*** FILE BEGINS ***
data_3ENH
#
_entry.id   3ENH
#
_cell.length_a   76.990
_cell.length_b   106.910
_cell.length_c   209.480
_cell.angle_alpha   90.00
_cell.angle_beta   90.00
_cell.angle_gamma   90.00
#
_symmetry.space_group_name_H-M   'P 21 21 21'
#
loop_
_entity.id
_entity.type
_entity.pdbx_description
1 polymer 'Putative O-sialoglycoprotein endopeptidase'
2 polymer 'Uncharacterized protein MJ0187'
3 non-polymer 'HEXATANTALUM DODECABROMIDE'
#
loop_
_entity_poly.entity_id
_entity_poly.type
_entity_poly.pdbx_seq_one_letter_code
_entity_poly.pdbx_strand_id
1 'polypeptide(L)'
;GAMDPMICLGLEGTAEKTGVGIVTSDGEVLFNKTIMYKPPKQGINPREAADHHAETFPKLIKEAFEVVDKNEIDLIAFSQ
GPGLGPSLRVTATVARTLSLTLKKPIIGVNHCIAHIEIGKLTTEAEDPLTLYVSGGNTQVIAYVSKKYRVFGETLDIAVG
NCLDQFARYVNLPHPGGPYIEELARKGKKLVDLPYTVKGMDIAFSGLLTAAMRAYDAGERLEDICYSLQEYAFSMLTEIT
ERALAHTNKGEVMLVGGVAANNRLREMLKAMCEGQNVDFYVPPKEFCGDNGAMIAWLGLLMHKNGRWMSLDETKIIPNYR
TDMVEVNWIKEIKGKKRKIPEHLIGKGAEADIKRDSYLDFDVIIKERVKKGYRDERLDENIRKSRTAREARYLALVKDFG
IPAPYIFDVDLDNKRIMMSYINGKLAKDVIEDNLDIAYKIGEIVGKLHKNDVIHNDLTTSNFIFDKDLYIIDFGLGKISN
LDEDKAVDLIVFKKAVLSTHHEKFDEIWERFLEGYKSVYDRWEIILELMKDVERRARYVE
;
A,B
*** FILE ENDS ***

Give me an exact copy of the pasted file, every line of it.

data_3ENH
#
_entry.id   3ENH
#
_cell.length_a   76.990
_cell.length_b   106.910
_cell.length_c   209.480
_cell.angle_alpha   90.00
_cell.angle_beta   90.00
_cell.angle_gamma   90.00
#
_symmetry.space_group_name_H-M   'P 21 21 21'
#
loop_
_entity.id
_entity.type
_entity.pdbx_description
1 polymer 'Putative O-sialoglycoprotein endopeptidase'
2 polymer 'Uncharacterized protein MJ0187'
3 non-polymer 'HEXATANTALUM DODECABROMIDE'
#
loop_
_entity_poly.entity_id
_entity_poly.type
_entity_poly.pdbx_seq_one_letter_code
_entity_poly.pdbx_strand_id
1 'polypeptide(L)'
;GAMDPMICLGLEGTAEKTGVGIVTSDGEVLFNKTIMYKPPKQGINPREAADHHAETFPKLIKEAFEVVDKNEIDLIAFSQ
GPGLGPSLRVTATVARTLSLTLKKPIIGVNHCIAHIEIGKLTTEAEDPLTLYVSGGNTQVIAYVSKKYRVFGETLDIAVG
NCLDQFARYVNLPHPGGPYIEELARKGKKLVDLPYTVKGMDIAFSGLLTAAMRAYDAGERLEDICYSLQEYAFSMLTEIT
ERALAHTNKGEVMLVGGVAANNRLREMLKAMCEGQNVDFYVPPKEFCGDNGAMIAWLGLLMHKNGRWMSLDETKIIPNYR
TDMVEVNWIKEIKGKKRKIPEHLIGKGAEADIKRDSYLDFDVIIKERVKKGYRDERLDENIRKSRTAREARYLALVKDFG
IPAPYIFDVDLDNKRIMMSYINGKLAKDVIEDNLDIAYKIGEIVGKLHKNDVIHNDLTTSNFIFDKDLYIIDFGLGKISN
LDEDKAVDLIVFKKAVLSTHHEKFDEIWERFLEGYKSVYDRWEIILELMKDVERRARYVE
;
A,B